Tuesday, September 24, 2013

Jessica's Meatloaf

Meatloaf is a great dish to pop into the oven when you don't want to spend the evening in the kitchen.  This recipe started out my mom's from when I was little and I added some personal touches to make it my own.   Pair this with some mashed potatoes and green beans for a plate of ultimate comfort food. 

Jessica's Meatloaf with fennel and parsley

When I was old enough to be able to help in the kitchen, Mom let me tear the bread into little pieces, which I thought was the greatest thing ever.  I especially like rye, either dark or Jewish, they lend an extra oomph of flavor.  Any other bread can work in a pinch.  The only kind I don't recommend is the bread with whole seeds or nuts, as those can throw off the meatloaf texture.  If you are short on the ground beef, add an extra slice of bread to make up some volume.

As I got older - and less likely to put things in my mouth - I was the designated mixer of the ground beef.  This is still my favorite part of the recipe.  I love the squishing of all the different textures, and the way the ingredients get my hands cold so I take a couple breaks to wash my hands in hot water before going back to the mixing.  Longer mixing makes a better meatloaf.  A note about the spices, I rarely measure these and do it a little differently each time, the recipe is very forgiving.

I use a broiler pan instead of a loaf pan so the loaf doesn't sit in a pool of fat while it cooks; the fat drains off to the underneath section and the meatloaf is much healthier.  As a bonus, there is now more surface area to cover in ketchup, which I'm pretty sure is my husband's favorite part. 

Jessica's Meatloaf
Makes one loaf

1 1/2 to 2 lbs ground beef
2 slices rye bread, broken into very small pieces
1/3 cup ketchup + 1 cup ketchup (separated)
3 Tbsp worcestershire sauce
1 egg
1 tsp fennel seeds
3 Tbsp dried parsley
1 tsp garlic powder
1 tsp onion powder

Broiler pan (like this one, see link)

1.  Preheat oven to 350.

2.  Mix all ingredients except 1 cup ketchup in a large bowl, by hand.  Mixing extra well and making sure to really squish the ground beef gives the results a nice consistent texture.  If your hands get too cold, wash them in hot water then continue mixing.

3.  Form the mixture into a loaf shape in the center of a broiler pan. Spread the remaining ketchup over the entire surface - you may need more depending on how your loaf is shaped. If desired, sprinkle garnishments over the ketchup (parsley, fennel seeds, etc).

4.  Bake at 350 for 60-70 minutes or until no longer pink in the center.  Use a very large spatula to transfer to a serving plate. 

Note - If you double the recipe, both can be cooked on the same broiler pan.  Add an extra egg (three for two loaves) and 15 minutes of cooking time.

Tuesday, September 17, 2013

Canning: Fresh peaches

I have a secret.  Inside me lives a sweet little old lady with a penchant for crocheting on the porch, doing crossword puzzles, kneading bread by hand, and preserving food.  If I could spend all day pruning roses and baking cookies I'm pretty sure I would love it.  Well, something I've always wanted is a pantry with food in it that I have preserved myself.  It brings an amazing level of satisfaction and kitchen-confidence that you just can't get at the grocery store.  Plus, having just planted fruit trees in my backyard, I want to be prepared to do something with the fruit next year.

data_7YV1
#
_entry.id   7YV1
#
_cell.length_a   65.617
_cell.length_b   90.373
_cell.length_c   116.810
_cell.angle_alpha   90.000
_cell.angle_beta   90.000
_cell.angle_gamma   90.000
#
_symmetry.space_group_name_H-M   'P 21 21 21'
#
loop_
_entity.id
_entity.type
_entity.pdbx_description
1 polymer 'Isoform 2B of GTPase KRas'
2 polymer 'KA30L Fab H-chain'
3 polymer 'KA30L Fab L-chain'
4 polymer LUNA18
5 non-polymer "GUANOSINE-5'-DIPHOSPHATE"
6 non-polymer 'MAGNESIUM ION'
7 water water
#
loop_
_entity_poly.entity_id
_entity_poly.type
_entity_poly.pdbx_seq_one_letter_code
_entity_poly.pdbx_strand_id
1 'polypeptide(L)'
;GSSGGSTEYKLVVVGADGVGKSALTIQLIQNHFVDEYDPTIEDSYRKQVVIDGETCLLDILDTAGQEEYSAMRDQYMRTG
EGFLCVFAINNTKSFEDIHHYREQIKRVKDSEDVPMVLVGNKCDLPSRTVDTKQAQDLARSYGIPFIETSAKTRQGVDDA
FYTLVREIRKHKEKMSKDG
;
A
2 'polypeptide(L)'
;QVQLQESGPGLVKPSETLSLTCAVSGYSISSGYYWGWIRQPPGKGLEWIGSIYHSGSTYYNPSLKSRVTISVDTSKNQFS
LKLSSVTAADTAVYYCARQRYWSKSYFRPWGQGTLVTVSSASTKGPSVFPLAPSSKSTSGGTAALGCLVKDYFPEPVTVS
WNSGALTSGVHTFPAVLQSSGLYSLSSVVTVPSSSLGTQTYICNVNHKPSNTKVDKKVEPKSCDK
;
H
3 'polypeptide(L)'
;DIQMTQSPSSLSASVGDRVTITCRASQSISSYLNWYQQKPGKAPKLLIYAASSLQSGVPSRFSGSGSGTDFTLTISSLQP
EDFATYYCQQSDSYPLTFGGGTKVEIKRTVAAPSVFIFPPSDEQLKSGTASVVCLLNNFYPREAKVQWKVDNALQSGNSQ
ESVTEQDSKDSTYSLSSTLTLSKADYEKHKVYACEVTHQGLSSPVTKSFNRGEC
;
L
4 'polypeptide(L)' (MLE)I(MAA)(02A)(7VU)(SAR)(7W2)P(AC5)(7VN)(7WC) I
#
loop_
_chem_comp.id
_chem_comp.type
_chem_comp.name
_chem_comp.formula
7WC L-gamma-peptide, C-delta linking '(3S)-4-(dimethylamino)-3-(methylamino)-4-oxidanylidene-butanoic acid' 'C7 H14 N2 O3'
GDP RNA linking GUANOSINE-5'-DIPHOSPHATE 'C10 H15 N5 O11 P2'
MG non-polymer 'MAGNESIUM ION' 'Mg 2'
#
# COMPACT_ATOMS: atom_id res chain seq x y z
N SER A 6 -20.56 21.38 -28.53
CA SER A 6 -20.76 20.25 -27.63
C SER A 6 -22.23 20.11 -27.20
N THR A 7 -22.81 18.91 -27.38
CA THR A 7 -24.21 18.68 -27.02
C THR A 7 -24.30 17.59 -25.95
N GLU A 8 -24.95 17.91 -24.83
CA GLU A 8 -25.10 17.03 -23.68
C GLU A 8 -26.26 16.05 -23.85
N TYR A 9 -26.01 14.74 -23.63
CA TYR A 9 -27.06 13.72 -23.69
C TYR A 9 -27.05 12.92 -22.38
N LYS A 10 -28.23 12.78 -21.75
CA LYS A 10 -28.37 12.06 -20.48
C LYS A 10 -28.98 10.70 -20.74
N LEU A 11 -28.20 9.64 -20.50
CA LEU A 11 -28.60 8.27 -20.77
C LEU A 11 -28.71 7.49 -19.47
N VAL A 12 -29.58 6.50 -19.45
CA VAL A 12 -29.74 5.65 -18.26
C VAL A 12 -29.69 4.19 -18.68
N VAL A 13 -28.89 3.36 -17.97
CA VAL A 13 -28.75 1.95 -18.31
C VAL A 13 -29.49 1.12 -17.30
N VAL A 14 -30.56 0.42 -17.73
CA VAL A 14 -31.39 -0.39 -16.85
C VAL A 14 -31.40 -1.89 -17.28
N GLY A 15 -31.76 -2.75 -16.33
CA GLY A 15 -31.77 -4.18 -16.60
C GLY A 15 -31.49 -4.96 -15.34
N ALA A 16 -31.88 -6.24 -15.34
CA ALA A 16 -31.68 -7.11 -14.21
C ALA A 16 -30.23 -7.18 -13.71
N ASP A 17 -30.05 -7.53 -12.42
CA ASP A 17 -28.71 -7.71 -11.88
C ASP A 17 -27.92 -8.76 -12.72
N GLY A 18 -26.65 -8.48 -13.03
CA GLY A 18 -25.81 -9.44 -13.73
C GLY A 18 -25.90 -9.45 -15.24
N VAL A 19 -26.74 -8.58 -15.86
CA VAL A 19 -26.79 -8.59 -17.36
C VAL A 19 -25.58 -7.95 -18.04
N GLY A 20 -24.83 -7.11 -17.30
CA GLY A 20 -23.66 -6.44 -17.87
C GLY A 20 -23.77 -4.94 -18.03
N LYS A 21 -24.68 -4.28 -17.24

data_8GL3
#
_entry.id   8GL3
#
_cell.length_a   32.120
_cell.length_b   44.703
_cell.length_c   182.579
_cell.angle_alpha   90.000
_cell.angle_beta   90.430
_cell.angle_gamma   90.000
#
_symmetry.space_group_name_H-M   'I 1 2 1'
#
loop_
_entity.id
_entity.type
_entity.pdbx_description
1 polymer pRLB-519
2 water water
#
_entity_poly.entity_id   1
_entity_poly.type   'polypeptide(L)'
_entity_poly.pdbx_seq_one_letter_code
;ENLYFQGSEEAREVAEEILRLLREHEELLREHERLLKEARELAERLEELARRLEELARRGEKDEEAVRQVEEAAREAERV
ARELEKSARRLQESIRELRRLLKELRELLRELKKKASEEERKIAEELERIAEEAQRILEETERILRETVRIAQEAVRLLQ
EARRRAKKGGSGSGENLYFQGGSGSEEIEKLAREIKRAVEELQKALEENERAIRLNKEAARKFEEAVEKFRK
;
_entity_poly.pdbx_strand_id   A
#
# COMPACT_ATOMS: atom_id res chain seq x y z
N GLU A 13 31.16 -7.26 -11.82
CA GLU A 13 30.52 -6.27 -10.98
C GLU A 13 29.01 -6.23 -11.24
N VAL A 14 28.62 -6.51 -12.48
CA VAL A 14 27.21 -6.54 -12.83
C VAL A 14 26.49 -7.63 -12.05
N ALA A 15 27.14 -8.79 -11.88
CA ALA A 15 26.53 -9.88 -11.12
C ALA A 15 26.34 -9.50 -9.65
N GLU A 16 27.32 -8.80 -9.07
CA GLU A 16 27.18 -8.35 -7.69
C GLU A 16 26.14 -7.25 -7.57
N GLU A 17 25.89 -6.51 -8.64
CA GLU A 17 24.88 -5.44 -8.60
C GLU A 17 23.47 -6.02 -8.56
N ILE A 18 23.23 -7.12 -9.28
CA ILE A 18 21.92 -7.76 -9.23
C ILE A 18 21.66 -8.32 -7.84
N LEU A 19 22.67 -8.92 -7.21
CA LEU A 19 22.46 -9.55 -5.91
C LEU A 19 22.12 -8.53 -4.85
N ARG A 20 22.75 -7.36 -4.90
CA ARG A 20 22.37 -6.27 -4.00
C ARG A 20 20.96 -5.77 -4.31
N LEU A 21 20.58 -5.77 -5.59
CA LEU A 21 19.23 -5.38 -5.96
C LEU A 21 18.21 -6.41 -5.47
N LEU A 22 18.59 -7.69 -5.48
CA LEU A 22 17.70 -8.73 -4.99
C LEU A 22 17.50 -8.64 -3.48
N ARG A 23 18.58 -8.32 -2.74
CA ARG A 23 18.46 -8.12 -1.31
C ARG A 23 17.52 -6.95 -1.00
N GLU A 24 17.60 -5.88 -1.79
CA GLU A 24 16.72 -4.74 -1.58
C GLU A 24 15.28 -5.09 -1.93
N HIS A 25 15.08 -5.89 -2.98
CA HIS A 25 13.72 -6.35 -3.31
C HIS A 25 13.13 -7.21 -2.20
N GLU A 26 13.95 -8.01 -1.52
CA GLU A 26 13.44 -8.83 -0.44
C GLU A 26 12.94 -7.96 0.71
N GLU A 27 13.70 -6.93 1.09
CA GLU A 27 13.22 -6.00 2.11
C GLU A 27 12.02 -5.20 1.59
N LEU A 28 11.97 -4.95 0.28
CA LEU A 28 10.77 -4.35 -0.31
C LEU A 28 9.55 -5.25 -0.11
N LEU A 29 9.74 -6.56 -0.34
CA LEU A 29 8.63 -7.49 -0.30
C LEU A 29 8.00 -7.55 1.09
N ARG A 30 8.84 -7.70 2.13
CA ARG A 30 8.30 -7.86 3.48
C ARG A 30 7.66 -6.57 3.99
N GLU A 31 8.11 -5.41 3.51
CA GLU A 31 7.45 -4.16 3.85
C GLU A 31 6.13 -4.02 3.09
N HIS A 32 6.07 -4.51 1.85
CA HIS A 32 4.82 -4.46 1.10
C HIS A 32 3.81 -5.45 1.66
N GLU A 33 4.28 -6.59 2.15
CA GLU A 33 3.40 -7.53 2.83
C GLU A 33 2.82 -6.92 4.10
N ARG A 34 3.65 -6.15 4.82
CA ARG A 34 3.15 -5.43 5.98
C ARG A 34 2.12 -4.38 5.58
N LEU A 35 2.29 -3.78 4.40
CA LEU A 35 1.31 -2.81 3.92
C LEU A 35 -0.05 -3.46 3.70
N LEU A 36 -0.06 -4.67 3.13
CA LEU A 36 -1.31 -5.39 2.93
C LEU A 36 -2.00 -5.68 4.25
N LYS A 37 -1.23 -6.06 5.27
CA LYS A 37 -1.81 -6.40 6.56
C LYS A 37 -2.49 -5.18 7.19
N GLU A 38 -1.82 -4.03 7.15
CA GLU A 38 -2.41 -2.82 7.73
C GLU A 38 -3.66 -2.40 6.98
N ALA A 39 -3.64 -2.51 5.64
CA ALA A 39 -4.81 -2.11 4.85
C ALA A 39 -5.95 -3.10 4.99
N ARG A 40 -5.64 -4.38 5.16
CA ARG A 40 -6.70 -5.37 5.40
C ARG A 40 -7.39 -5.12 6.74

Canned Peaches in Light Syrup

I finally bought a water-bath canner so I can preserve the many wonderful local fruits.  Canning has a bit of a learning curve but oh such great rewards!  I have taken a couple of classes and felt ready to try my own hand at it.  Challenges were faced and conquered and now I have glass jars of peaches that taste exactly like canned peaches so this makes me happy.  I expanded on this experience and canned a batch of dill pickles - I'm counting down the days until I can open a jar and try them.  I went a little nuts and canned half a bushel of Bartlett pears and then pickled Asian pears. If I'm going to do something, I want to do it until I am good at it!

The first and most important thing about canning is to find a recipe - preferably in a book because the internet isn't terribly reliable - and follow it exactly.  I am enjoying the Ball Blue Book of Preserving.  The instructions are very clear and easy to follow and I recommend it to anyone beginning canning.  I won't post all of my canning adventures since that will probably bore to tears anyone without a canner, but I do hope to encourage those of you with any interest to try it out.  I have been amazed at how many friends and strangers have shared fond memories of canning as a child, the house smelling like one fruit or another, and the warmth and happiness that canning gatherings promote.  If you're thinking about it but don't want to invest in the gigantic pot just yet, ask around, I bet you know somebody with a canning pot or with a parent or aunt or uncle who has one.